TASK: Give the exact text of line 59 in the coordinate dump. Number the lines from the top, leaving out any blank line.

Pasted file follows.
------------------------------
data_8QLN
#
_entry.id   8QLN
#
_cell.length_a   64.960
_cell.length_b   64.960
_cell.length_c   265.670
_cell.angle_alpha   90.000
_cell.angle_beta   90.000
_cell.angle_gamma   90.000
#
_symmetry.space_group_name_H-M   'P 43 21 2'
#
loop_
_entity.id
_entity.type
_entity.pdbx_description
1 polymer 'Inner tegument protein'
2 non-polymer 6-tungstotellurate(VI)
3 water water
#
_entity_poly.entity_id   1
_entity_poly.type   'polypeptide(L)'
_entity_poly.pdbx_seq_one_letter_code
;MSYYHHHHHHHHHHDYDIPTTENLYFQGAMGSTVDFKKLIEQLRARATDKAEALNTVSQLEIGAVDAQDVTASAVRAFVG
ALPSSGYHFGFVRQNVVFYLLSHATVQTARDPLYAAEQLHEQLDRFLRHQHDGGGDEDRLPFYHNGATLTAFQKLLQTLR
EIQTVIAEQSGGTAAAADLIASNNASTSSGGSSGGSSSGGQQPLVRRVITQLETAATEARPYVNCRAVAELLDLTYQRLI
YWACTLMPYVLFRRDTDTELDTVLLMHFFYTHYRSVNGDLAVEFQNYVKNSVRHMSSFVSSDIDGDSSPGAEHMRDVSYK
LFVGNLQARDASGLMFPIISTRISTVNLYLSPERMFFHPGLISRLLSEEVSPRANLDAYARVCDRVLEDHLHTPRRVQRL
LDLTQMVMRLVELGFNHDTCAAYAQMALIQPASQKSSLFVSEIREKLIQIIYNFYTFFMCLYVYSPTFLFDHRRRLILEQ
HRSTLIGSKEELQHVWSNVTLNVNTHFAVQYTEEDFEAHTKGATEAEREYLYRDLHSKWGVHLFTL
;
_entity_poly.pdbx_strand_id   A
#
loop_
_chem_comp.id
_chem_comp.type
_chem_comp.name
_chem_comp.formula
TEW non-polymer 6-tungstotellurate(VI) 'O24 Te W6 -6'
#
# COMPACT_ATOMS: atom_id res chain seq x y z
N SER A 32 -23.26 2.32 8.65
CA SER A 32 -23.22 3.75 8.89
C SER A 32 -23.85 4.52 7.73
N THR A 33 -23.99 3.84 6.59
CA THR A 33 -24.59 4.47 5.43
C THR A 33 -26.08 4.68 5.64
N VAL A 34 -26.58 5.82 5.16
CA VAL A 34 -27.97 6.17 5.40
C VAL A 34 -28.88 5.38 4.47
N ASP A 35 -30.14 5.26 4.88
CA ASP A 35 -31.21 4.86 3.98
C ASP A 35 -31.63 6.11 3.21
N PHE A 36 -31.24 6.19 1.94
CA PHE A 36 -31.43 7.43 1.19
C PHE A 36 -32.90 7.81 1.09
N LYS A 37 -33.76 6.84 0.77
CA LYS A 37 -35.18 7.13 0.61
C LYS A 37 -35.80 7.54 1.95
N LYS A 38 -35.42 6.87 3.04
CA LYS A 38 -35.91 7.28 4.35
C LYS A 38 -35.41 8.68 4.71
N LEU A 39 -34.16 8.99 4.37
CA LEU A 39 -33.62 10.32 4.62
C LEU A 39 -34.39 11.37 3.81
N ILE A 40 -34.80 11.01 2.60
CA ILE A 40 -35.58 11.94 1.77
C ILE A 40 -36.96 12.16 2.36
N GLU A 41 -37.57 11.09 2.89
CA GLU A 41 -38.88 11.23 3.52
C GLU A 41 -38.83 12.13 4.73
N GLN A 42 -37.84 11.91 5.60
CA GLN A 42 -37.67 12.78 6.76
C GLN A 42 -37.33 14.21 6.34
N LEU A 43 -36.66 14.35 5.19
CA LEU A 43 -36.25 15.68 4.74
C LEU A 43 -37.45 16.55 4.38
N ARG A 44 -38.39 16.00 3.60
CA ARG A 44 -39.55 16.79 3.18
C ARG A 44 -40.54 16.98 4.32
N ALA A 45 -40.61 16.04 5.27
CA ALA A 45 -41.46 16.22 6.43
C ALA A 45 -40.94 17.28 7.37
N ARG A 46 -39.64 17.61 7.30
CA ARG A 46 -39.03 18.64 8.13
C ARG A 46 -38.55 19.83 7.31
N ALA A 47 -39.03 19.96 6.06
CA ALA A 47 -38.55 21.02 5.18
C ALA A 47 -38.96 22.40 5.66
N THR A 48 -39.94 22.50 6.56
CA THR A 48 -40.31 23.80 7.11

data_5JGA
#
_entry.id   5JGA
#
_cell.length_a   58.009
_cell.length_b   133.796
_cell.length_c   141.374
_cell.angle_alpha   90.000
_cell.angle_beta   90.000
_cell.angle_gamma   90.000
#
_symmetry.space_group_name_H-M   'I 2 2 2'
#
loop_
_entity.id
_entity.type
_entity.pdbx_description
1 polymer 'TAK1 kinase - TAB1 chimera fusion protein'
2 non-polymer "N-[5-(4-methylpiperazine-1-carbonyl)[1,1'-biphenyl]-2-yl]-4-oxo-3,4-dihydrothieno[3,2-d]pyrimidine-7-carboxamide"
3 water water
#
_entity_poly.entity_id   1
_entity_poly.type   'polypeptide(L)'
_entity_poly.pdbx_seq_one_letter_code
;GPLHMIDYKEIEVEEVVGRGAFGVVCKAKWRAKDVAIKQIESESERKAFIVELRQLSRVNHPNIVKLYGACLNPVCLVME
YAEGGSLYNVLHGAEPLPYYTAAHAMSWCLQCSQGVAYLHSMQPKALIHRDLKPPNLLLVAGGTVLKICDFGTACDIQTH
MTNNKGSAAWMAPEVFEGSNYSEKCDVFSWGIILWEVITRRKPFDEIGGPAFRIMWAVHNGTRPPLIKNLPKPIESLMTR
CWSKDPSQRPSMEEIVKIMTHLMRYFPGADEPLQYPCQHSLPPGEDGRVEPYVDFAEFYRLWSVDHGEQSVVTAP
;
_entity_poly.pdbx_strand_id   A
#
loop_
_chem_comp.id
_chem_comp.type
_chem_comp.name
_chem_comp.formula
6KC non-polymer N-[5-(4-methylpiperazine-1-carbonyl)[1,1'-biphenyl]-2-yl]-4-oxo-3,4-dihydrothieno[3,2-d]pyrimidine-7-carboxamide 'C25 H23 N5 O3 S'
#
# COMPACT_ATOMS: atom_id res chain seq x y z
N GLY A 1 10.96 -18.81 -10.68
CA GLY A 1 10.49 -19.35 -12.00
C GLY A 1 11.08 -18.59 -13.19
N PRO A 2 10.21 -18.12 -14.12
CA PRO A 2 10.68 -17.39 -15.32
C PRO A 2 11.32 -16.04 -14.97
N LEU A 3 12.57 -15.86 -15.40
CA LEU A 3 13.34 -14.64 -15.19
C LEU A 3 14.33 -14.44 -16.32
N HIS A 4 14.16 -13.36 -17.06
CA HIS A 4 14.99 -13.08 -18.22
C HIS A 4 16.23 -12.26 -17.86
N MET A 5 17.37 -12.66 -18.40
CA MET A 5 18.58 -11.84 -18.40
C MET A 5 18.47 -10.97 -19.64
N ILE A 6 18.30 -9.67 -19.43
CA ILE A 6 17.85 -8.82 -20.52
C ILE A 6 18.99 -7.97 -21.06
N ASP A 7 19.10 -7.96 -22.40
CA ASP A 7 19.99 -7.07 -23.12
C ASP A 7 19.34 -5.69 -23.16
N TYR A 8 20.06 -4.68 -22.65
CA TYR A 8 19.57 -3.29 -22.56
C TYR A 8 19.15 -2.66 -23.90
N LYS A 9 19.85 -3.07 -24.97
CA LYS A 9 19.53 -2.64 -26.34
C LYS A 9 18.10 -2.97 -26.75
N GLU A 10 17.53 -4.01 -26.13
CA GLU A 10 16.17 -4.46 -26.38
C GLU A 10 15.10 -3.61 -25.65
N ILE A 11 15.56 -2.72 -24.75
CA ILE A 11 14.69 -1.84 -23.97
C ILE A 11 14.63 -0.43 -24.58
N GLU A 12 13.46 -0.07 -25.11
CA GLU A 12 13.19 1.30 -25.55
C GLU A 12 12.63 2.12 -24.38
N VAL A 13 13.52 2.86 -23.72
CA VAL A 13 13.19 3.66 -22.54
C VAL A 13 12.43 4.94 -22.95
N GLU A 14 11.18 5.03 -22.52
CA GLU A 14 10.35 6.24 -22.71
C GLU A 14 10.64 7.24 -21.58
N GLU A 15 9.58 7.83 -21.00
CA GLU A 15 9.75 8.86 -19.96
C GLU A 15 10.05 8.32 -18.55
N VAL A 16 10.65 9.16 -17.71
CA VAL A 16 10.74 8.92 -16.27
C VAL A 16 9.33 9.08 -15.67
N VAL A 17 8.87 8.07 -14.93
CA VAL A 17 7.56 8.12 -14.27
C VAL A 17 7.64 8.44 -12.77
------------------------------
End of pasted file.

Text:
CA LYS A 37 -35.18 7.13 0.61